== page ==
7.) What role can other pastors in a church and/or deacons or other spiritual leaders play in helping a head pastor to take Scripture-twisting seriously if it seems he does not do so as much as he should, without these other men becoming people who are unsupportive or critical instead of helpfully supportive of their shepherds?

8.) What kind of accountability can the pastor of a church, perhaps a smaller church with spiritually immature Christians who would not know if the pastor is taking the Word of context, institute for himself to guard against this sin?  How can he make sure Scripture-twisting is not happening if he does not have as much time as he would like to study because he has to work one, or maybe even two or three secular jobs because the church cannot yet support him financially?

9.) How can a church distinguish between a man training for the ministry who is not yet "apt to teach" to the point where hands should be laid on him and one who still has (as do we all) room to continue to grow in this area, but one who is qualified and whom a church could ordain and/or send out to evangelize for the purpose of seeing churches established elsewhere?

I certainly do not think that I have the definitive answer to these questions, and I would like to hear thoughtful, Biblically-based ideas in the comment section.  One thing that I do believe can be definitively stated, however, is that the answer is not "we cannot do anything about Scripture-twisting." Furthermore, the too-common practice among independent Baptists to (commendably and rightfully) warn carefully about many sins, but never to warn about this one, is a great evil.


Saturday, May 25, 2019

The Fallacy of Critical Text Apologetics with Islam: James White and Pooyan Mehrshahi

Robert Truelove interviews Pooyan Mehrshahi with a focus on the superiority or necessity of the received or ecclesiastical text position related to Muslim apologetics.

Evangelical apologist and critical text advocate, James White, very often warns that apologetics with Moslems is ruined by a received text position.  He states this with absolute dogmatism, while giving zero proof or evidence for his contention.  Instead of speaking with a tone of incredulity and rolling his eyes, he should explain the preeminence of his position.  The only evidence is that he says it, so it must be true -- he's the authority.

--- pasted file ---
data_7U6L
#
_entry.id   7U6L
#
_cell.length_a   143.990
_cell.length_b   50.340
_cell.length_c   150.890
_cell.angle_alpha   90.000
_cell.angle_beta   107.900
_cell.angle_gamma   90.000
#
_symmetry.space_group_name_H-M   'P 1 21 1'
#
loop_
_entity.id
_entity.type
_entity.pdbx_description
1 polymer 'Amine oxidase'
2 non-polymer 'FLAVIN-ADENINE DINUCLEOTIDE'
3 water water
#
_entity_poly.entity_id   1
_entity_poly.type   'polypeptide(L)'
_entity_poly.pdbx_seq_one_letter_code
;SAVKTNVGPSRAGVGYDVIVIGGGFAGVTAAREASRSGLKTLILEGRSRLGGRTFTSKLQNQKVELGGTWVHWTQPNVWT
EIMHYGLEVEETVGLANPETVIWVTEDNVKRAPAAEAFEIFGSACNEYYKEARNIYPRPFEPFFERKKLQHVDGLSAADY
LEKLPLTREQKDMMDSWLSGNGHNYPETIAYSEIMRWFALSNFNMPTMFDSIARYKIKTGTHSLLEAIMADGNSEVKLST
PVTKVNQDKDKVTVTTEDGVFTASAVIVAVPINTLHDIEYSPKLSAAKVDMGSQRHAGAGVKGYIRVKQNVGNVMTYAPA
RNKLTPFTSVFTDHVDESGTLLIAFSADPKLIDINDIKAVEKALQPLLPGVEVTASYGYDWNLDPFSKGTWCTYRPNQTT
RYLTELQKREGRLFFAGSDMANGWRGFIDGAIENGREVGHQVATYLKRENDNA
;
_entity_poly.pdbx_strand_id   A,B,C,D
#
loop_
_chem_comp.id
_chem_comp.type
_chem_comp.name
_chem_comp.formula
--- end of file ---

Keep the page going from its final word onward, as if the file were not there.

On the other hand, we listen to Pooyan Mehrshahi explaining his position and giving actual evidence for it.  I've written the same thing related to my evangelism of Moslems (here).  Listen to Mehrshahi here on the preservation of scripture.   He is a pastor of a Baptist church in Cheltenham, UK and has an amazing personal testimony, having grown up with Shia Islam, learning Arabic and memorizing the Quran in Iran.  The biggest attack on Christianity by Islam is the corruption of the text of scripture.  They, as Mehrshahi asserts, use and quote evangelicals to support their position.  The right position and powerful position against Islam is the doctrine of preservation, which is the truth.  I don't imagine White's (and those like him) position on the text of scripture doing anything but providing ammunition for Islam against Christianity.  He hurts the cause.

Please watch the interview of Mehrshahi and then listen to Mehrshahi's sermon.  They will square you away against the deceit of the position of White, whose position is just false.

Friday, May 24, 2019

Jessie Penn-Lewis: Conversion (?) and Higher Life (part 2 of 22)

The content of this post is now available in the study of:

1.) Evan Roberts

2.) The Welsh Revival of 1904-1905

3.) Jessie Penn-Lewis

on the website. Please click on the people above to view the study.  On the FaithSaves website the PDF files may be easiest to read.


You are also encouraged to learn more about Keswick theology and its errors, as well as the Biblical doctrine of salvation, at the soteriology page at Faithsaves.

Tuesday, May 21, 2019

The Most Common Paradigm for Apostasy As Also Related to Making Decisions and Having Discernment

"Apostate" and "apostasy" are technical terms not found in the Bible, but they are in common use through church history to describe turning from the faith to various degrees.  In general, it is viewed as complete turning from the faith, as done by an unsaved person and proving that he is not saved (1 John 2:19).  Jesus said that those who are His disciples will continue in His Word (John 8:31) and that His sheep will hear His voice and follow Him (John 10:27).